Sea Cloud was launched 84 years ago at a time of elegant liners, just months before the greatest of them all, the Normandie, when the richest men competed to build the biggest yachts with gimmicks to amuse prohibition-era guests, like bars that glided from behind library walls at the touch of a button. Read more…
Bags used to be a drag.
Then pilot Bob Plath came up with the idea of putting wheels on them. There had been variations before, such as strapping on a little trolley, or attaching wheels and a leash, but the former was flimsy and the latter fell over going round corners.
Plath’s bag, the Travelpro, had built-in wheels and was upright – a revolutionary idea – and it rolled with just a touch. So he built a bunch and asked flight attendants to try them out. Their reply was unanimous: “Captain, your bag is the best!”
Plath kept flying Boeing 747s for a number of years (for Northwest-Orient, now part of Delta), but he also incorporated Travelpro, which quickly became a major supplier of suitcases.
In fact within two years all other manufacturers were making their bags upright.
At first it was airlines who were the main buyers – currently 95 airlines around the world buy Travelpro for their flight crews – but they are now widely used by business and leisure travelers.
There is a range of models and sizes, including the new lightweight Crew 10 model with wheels that stay perfectly aligned.
This I can confirm after three months in the US and Central America during which my Crew 10 was on and off aircraft, ships and cars.
It proved to be my best bag ever.
The company’s warehouse in Florida is not far from Plath’s home. It is amazing – the size of several football pitches with convoys of trucks loading every day, and a far cry from its beginnings in Plath’s garage.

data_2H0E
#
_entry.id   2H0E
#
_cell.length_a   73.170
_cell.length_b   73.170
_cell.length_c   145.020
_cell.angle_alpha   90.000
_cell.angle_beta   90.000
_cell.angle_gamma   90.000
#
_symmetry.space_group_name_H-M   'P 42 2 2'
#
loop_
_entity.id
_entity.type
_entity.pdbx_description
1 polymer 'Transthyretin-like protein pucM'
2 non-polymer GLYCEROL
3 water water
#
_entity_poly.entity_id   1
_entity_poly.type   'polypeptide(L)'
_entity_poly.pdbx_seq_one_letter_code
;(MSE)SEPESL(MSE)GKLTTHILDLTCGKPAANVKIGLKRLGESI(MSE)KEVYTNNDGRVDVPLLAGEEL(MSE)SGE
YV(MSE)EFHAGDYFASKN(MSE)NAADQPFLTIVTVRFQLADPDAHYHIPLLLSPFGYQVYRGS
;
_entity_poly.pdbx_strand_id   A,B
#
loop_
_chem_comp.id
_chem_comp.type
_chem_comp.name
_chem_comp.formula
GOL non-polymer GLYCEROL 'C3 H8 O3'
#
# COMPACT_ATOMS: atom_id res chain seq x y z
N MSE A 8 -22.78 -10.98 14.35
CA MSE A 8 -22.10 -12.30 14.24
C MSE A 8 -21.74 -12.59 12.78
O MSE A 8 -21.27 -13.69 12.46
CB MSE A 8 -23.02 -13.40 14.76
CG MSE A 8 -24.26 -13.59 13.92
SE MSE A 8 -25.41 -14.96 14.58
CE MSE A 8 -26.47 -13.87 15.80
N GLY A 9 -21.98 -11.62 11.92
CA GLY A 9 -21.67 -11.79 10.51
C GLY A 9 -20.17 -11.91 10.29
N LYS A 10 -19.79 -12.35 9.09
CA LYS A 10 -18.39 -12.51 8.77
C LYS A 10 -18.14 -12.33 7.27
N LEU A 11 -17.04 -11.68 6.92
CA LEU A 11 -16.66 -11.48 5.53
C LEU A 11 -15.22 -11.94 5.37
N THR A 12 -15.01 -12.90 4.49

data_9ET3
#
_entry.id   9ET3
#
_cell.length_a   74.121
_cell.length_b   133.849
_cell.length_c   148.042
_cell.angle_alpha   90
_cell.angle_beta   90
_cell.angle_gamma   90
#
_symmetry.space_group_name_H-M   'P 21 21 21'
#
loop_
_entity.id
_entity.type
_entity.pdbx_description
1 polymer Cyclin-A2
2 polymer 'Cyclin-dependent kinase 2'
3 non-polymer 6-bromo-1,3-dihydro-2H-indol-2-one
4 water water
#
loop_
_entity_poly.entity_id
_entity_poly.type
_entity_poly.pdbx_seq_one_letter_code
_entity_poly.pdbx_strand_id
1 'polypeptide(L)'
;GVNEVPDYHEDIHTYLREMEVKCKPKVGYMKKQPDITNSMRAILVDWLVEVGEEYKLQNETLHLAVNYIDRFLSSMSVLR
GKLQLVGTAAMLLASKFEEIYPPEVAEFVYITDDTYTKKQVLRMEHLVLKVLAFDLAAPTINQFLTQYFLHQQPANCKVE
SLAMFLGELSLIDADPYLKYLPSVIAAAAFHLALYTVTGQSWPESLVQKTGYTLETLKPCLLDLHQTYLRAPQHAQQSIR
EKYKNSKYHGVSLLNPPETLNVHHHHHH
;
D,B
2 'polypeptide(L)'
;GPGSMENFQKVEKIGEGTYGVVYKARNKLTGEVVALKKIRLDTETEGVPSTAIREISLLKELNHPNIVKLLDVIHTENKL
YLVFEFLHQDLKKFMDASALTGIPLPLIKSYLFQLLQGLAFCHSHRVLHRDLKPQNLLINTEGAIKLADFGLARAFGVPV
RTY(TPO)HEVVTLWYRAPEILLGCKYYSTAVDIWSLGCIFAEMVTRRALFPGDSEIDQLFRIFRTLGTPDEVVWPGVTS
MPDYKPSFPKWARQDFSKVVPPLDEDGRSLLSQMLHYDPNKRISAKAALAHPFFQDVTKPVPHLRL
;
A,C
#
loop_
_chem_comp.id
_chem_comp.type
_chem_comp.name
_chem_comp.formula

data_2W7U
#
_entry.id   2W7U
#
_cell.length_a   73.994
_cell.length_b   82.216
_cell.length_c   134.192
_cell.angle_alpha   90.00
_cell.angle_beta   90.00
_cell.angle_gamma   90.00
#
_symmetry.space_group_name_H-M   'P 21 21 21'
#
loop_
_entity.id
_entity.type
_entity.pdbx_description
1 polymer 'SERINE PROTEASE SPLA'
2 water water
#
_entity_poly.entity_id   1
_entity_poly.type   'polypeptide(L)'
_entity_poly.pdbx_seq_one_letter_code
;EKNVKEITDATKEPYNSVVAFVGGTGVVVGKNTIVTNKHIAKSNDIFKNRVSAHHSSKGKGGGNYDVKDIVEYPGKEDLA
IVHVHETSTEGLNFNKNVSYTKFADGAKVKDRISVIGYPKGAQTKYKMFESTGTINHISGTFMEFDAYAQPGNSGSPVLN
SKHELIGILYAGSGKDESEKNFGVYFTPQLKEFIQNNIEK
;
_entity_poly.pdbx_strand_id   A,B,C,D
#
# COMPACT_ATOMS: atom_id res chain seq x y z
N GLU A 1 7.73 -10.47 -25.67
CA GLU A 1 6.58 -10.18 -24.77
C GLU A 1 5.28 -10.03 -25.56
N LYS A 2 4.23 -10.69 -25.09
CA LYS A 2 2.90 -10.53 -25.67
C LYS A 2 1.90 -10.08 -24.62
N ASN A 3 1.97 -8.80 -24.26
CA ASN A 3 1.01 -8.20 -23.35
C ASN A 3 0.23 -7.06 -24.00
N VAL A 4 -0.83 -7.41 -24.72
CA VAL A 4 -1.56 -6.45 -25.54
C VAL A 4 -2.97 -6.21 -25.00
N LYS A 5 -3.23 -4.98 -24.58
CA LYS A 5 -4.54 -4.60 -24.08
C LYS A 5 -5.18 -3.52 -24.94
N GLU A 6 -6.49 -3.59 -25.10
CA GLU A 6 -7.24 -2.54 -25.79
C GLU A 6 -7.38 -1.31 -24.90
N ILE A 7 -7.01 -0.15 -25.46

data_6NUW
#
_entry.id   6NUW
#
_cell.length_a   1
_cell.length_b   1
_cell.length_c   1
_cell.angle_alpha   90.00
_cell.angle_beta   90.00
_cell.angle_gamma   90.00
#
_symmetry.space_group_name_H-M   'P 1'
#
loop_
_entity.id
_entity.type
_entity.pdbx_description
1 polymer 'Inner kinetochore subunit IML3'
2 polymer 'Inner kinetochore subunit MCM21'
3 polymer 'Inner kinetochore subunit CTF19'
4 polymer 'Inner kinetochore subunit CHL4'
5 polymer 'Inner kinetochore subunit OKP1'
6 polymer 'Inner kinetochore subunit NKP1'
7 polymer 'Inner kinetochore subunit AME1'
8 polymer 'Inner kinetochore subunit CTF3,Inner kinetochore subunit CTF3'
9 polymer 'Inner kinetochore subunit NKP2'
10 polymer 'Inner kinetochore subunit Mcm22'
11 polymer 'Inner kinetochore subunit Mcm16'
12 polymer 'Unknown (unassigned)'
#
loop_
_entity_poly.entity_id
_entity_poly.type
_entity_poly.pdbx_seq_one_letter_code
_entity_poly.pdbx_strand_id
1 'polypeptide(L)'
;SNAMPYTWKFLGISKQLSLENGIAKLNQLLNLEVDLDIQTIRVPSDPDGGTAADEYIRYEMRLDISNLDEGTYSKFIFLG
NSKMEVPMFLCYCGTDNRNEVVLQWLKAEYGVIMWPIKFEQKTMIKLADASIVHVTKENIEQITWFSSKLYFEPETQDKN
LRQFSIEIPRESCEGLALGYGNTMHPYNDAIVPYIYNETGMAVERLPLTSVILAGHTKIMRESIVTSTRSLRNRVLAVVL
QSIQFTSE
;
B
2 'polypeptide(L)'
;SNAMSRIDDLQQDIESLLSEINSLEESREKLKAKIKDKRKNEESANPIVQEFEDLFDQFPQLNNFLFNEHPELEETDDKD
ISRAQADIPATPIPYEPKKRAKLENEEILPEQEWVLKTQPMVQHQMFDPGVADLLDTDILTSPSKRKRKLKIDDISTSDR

Boarding a cruise ship in Miami is not for the faint-hearted. Our taxi driver, probably unhappy that the ride from the InterContinental Hotel was to the nearby cruise port and not the airport, hurtles along the waterfront and drops us amid a throng of souls looking for porters.
Moments later we are being escorted into the terminal, and skirting a long line of check-in desks, we are shown into an cozy lounge, offered a soft drink in a champagne glass, then escorted on to the ship by another bloke in morning dress.
Welcome to MSC Divina, says a receiving line of smiling waiters. We nod and take a lift to deck 16 and the Yacht Club. This is the inner sanctum of Divina, a ship within a ship, where champagne glasses are the order of the day, although the bubbly is usually prosecco. Read more…
I have noted that although more than 20 million passengers go to sea every year, there are few novels on the subject. And in the light of some of the experiences I wanted to share, it had to be a novel!
Never go back, a friend once said.
I am too much of a romantic to follow what could be sensible advice, so I returned to Hydra, Greece, because my experience there around 30 years ago was so delightful, and well, memorable.
I was on a yacht with a handful of friends, and we sailed into the tiny harbour just like Honfleur in Normandy. We had to squeeze in sternfirst, Mediterranean-style, and it was no less crowded on the dock. But when the last ferry left with the day-trippers in the early evening, everything changed.
In fact it was heaven. There are no cars, motorbikes or scooters on Hydra, and as we stepped ashore at sunset the loudest sounds, other than church bells, were the clip-clop of donkeys. Read more…
You know you are on a big ship when you get in a lift and it goes up, up, up and UP … to Deck 17.
When you get there, below is a huge courtyard in the middle of the ship, with balconied cabins having views not of the sea, but of a park. Appropriately, it’s called Central Park.
It’s one of the “neighborhoods” in the vast Oasis of the Seas, the world’s biggest cruise ship, which has just arrived in Europe for the first time, docking at Malaga after a 10-day trans-Atlantic crossing.
For the record, Oasis has capacity for 6,296 passengers, there are 2,165 crew, and the tonnage is 225,282 – about five times Read more…